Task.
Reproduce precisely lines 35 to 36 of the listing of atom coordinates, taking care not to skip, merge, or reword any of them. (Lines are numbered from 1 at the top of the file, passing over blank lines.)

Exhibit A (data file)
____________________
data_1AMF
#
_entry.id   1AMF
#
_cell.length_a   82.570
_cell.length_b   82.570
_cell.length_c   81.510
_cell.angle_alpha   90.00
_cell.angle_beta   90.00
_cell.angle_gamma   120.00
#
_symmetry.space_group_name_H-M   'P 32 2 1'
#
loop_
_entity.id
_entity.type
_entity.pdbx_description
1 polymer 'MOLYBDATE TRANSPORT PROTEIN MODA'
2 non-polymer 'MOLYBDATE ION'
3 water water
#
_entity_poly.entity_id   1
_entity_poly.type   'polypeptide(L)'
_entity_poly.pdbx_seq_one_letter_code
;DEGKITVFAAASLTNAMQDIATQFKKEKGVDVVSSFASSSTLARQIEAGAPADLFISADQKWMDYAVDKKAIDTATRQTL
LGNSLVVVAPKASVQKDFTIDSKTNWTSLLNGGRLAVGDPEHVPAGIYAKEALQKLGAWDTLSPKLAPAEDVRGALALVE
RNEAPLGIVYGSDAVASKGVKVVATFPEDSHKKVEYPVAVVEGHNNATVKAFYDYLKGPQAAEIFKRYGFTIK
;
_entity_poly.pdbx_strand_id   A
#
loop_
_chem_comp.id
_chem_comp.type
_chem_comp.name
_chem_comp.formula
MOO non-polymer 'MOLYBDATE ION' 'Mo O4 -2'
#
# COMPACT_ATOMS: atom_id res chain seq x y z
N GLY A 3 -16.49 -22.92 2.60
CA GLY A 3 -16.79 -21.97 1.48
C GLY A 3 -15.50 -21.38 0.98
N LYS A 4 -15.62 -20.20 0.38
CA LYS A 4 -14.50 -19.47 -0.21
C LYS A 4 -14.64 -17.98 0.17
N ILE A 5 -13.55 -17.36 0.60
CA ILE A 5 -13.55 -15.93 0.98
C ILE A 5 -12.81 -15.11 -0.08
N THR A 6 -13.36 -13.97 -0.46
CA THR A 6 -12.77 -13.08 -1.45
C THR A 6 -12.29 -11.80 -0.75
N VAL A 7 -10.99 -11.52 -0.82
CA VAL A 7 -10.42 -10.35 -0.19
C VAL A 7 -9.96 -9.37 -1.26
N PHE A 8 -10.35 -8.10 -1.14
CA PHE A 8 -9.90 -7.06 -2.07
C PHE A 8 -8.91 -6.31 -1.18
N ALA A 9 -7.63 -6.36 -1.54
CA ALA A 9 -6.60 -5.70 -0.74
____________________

_chem_comp.formula
MOO non-polymer 'MOLYBDATE ION' 'Mo O4 -2'